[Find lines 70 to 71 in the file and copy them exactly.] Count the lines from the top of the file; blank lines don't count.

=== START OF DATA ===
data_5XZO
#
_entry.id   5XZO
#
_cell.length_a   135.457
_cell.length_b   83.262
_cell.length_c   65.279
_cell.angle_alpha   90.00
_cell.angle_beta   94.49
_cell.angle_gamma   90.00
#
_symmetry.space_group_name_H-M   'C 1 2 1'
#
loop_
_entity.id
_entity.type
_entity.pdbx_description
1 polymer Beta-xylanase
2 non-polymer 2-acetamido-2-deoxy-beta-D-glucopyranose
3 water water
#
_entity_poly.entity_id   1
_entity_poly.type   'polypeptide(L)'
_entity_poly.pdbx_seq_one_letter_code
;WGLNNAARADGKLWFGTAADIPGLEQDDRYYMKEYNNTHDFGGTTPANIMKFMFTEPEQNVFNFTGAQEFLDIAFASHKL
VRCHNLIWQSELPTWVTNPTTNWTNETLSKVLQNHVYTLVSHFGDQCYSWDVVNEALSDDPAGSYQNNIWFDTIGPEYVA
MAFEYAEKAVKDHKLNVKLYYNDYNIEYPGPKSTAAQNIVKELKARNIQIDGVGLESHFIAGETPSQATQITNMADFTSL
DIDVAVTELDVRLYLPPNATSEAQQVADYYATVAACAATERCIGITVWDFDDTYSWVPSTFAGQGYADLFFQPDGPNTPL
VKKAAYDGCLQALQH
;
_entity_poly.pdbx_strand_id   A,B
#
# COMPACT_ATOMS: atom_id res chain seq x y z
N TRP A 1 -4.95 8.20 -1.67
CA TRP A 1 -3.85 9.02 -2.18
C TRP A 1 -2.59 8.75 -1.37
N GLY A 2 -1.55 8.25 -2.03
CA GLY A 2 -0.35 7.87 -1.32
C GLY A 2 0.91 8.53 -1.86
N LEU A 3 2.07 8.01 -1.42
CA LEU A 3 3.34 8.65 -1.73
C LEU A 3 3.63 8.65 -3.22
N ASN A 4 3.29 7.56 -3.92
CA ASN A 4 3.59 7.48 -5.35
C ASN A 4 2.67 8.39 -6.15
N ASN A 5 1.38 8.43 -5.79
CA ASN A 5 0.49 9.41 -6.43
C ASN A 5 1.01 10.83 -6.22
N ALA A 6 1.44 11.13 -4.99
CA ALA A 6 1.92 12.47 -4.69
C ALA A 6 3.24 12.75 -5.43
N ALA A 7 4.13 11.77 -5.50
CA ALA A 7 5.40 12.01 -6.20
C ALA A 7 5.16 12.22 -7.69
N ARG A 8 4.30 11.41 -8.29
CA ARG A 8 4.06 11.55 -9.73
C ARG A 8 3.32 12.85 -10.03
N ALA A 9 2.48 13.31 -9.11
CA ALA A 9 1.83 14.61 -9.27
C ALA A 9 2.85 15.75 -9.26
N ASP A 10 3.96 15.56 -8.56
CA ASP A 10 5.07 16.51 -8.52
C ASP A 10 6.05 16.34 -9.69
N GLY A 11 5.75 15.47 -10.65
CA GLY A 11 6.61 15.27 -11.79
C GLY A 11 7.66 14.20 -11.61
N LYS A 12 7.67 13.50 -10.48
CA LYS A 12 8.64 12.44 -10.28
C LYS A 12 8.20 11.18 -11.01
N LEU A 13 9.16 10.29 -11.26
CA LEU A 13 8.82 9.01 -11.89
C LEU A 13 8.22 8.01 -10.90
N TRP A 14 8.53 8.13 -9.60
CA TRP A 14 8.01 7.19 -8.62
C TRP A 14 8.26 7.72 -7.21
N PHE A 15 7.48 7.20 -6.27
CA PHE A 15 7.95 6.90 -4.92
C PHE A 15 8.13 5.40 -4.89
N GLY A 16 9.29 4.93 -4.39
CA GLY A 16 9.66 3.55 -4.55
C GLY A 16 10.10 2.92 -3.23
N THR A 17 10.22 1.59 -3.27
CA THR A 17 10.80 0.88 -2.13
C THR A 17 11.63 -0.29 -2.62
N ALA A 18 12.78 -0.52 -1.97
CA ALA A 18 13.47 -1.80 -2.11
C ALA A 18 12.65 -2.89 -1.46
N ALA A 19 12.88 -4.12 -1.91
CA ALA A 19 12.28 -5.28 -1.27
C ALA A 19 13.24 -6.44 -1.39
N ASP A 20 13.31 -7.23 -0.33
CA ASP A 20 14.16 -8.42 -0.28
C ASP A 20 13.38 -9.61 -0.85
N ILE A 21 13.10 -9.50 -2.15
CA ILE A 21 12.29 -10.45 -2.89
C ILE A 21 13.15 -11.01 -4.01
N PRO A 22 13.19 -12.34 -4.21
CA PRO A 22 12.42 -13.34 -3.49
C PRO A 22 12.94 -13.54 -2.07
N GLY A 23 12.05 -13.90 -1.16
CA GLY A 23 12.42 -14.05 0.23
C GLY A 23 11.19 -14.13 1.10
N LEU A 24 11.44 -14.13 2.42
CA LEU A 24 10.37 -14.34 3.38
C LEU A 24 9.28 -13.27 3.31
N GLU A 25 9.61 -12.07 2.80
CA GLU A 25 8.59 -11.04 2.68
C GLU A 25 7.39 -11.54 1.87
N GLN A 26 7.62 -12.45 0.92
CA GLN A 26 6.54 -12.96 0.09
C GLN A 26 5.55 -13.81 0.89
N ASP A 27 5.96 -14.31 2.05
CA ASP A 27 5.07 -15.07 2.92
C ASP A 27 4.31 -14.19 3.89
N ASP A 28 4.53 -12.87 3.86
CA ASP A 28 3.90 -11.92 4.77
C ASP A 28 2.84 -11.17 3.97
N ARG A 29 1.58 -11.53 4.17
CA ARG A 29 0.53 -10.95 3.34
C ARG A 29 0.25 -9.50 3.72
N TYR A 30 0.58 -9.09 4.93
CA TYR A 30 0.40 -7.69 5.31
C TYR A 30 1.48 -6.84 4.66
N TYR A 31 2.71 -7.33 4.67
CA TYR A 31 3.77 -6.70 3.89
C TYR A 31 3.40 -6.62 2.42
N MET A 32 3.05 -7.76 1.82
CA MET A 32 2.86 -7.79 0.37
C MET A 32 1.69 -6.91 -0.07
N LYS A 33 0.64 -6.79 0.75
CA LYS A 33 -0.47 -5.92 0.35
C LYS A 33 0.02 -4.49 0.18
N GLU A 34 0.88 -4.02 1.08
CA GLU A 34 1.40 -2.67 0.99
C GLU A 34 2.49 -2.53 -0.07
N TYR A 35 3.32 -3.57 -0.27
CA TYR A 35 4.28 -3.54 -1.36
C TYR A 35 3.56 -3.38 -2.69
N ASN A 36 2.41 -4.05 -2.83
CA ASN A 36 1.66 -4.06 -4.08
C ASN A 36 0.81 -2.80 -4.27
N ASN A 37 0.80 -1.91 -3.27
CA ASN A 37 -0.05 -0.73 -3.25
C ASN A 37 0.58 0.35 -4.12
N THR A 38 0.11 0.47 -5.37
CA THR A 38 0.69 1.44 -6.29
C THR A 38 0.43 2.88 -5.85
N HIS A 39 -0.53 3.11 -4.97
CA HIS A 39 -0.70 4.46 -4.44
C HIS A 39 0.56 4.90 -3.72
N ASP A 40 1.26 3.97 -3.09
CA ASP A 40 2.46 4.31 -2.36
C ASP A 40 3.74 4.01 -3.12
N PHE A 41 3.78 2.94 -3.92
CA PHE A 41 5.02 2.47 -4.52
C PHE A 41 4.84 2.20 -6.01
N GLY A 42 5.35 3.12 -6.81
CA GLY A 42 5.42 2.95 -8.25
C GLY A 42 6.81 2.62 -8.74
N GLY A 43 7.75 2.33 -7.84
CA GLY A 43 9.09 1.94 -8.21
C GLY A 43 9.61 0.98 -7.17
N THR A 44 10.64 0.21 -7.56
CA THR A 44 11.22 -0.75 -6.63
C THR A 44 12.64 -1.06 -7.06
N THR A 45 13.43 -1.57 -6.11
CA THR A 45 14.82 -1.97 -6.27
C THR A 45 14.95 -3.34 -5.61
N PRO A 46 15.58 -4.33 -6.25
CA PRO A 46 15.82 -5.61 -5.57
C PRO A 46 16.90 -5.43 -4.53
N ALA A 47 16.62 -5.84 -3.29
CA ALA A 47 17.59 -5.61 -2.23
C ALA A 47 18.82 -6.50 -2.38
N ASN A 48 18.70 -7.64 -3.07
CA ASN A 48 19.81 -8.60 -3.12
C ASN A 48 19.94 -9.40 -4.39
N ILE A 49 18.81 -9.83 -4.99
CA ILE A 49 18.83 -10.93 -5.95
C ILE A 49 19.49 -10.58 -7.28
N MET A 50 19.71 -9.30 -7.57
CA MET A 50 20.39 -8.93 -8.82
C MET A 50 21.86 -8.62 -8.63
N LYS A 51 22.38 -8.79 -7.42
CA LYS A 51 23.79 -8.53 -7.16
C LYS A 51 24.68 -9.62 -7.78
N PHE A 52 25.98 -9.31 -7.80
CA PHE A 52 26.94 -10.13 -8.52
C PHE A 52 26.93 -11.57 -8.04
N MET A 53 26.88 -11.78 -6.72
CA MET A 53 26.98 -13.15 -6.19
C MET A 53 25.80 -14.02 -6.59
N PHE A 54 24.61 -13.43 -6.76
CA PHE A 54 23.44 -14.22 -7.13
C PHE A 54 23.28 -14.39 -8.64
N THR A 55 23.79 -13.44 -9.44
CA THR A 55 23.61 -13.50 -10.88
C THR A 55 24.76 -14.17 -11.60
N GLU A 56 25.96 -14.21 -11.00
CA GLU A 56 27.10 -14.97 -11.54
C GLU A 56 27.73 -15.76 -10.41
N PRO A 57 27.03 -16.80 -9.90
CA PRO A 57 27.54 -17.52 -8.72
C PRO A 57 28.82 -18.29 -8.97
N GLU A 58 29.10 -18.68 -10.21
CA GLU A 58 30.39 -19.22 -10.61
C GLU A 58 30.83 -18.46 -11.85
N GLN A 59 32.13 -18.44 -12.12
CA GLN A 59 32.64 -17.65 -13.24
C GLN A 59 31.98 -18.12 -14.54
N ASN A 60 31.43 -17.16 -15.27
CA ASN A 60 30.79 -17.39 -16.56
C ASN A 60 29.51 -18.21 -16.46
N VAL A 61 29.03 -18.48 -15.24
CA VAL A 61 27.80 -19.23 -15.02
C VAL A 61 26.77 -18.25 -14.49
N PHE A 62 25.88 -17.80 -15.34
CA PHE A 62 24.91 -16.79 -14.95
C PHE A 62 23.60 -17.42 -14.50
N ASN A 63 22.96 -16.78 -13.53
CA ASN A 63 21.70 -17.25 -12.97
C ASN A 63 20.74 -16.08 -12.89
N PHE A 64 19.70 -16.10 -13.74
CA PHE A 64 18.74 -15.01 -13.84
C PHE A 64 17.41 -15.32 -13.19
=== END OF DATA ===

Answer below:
N LEU A 13 9.16 10.29 -11.26
CA LEU A 13 8.82 9.01 -11.89